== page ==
Regenerative Agriculture is the Solution [VIDEO]

Written by Brent Reck
on April 22, 2024  |  3 min. read

What is Regenerative Agriculture?

There is not a general consensus on the definition of regenerative agriculture. However, most definitions generally agree on the basis of regenerative agriculture – soil health. Regenerative agriculture describes farming and grazing practices that, among other benefits, reverse climate change by rebuilding soil organic matter and restoring degraded soil biodiversity. This results in both carbon drawdown and improves the water cycle.

Regenerative agriculture is based on principles rather than a set of rigid practices. This is because every farm is different and can not be treated with the same “prescription.” The principles of regenerative agriculture are based on nurturing relationships within each field's ecosystem; understanding the context of each farm and farmer, prioritizing soil health, and reducing reliance on synthetic inputs.

While there are no set practices, regenerative agriculture usually includes cover crops, low or no-tillage, a diverse crop rotation, and managed rotational grazing.

Why Don't We See More Regenerative Agriculture?

The short answer is that the US agricultural system is not designed to support it. Seventy percent of the Corn Belt agricultural system is managed to produce corn and soybean commodities through a two crop rotation or continuous corn planting.

There is also a high entry price to regenerative agriculture. Changing cropping systems can require high up-front costs to invest in new equipment and associated inputs and may also require changes to existing incentive structures (e.g., crop insurance program as outlined in the U.S. Farm Bill) as well as reducing technology and information barriers at the farm and regional scale. After accounting for input costs, farmers and ranchers receive only 8 cents out of every dollar spent on food. The rest goes for costs beyond the farm gate: wages and materials for production, processing, marketing, transportation, and distribution. Agriculture is already a low-margin business, so transforming farming mechanisms will require significant investment from both the private and public sectors.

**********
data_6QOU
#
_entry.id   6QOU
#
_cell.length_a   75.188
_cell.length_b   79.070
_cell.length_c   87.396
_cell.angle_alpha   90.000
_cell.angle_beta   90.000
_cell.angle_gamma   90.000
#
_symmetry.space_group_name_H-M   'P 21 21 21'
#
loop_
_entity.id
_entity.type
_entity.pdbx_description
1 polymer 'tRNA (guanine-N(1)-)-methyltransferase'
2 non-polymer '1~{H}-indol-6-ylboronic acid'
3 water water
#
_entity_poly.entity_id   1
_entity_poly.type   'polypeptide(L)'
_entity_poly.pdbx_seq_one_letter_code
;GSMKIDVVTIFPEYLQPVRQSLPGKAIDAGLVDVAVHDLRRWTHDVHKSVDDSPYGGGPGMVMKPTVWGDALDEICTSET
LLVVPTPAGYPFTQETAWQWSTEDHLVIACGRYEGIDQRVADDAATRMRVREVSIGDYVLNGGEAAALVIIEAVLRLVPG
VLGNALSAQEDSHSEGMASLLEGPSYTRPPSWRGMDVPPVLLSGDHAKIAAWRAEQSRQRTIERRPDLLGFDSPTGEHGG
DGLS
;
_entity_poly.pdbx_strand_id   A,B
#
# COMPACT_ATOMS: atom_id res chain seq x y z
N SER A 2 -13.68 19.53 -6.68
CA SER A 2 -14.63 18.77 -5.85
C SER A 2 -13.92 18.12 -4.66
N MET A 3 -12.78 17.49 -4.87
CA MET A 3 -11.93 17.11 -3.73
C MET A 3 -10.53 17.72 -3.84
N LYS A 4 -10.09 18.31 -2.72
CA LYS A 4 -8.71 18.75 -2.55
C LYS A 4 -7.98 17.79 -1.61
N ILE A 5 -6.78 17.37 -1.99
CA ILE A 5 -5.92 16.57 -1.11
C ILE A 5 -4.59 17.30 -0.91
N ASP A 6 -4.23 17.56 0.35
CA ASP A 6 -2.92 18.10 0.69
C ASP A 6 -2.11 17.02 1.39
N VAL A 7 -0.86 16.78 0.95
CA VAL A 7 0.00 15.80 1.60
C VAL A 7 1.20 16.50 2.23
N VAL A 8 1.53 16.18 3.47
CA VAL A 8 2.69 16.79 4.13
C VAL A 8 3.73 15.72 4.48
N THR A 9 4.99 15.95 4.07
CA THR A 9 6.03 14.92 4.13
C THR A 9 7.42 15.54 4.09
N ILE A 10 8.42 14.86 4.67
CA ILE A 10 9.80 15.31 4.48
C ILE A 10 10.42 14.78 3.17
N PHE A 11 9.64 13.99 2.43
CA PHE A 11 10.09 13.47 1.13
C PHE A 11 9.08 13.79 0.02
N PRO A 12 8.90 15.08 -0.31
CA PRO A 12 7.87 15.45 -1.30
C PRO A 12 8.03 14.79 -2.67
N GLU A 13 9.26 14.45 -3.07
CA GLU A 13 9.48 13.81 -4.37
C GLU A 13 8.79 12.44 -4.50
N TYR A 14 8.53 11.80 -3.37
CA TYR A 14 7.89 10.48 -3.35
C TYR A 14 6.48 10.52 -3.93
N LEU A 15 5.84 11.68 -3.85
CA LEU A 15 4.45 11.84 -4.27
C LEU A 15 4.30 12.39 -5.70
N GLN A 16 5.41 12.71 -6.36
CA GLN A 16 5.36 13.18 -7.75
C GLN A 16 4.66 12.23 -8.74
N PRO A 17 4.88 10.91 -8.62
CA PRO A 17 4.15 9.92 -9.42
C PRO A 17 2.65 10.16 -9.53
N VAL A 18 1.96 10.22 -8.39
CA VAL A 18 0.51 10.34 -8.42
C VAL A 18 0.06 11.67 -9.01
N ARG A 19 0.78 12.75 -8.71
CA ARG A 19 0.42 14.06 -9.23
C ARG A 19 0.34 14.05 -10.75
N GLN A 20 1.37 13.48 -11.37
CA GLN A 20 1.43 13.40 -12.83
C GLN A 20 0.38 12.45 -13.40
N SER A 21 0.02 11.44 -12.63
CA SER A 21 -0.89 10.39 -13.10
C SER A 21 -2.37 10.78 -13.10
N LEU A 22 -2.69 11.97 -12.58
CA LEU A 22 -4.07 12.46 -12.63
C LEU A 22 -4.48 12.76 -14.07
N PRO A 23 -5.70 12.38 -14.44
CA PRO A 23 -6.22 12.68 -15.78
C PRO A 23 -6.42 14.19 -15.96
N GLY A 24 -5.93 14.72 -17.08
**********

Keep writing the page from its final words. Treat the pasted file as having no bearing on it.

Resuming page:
Nicole Atchison, CEO of PURIS Holdings, expands on the work required to untie the complexities of the food system and serve customers transparently.


Put simply, there are not enough resources available to continue feeding the planet the way we currently do. Something must change, and PURIS is leading the charge by using regenerative agriculture to enable growers, makers, and eaters to partner in rebuilding the food system from the soil up. 

We know that we're not going to solve this overnight, and are committed to taking action to become a net-zero emissions organization while building a system that feeds billions of people in the process. This will come through the widespread adoption of regenerative agriculture practices across the food manufacturing spectrum, using PURIS as a leading example. Food makers must also evaluate different energy sources for our production facilities, find less wasteful, more sustainable, packaging, and many more efforts that reach beyond any one organization. 

Manufacturers must champion our farmers through personalized assistance and financial aid, like the Crop Coverage and financing programs created through the PURIS Grower Network to encourage the adoption of peas on more US acres. 

Curious how to become part of the solution? Check out our blog for opportunities and inspiration.



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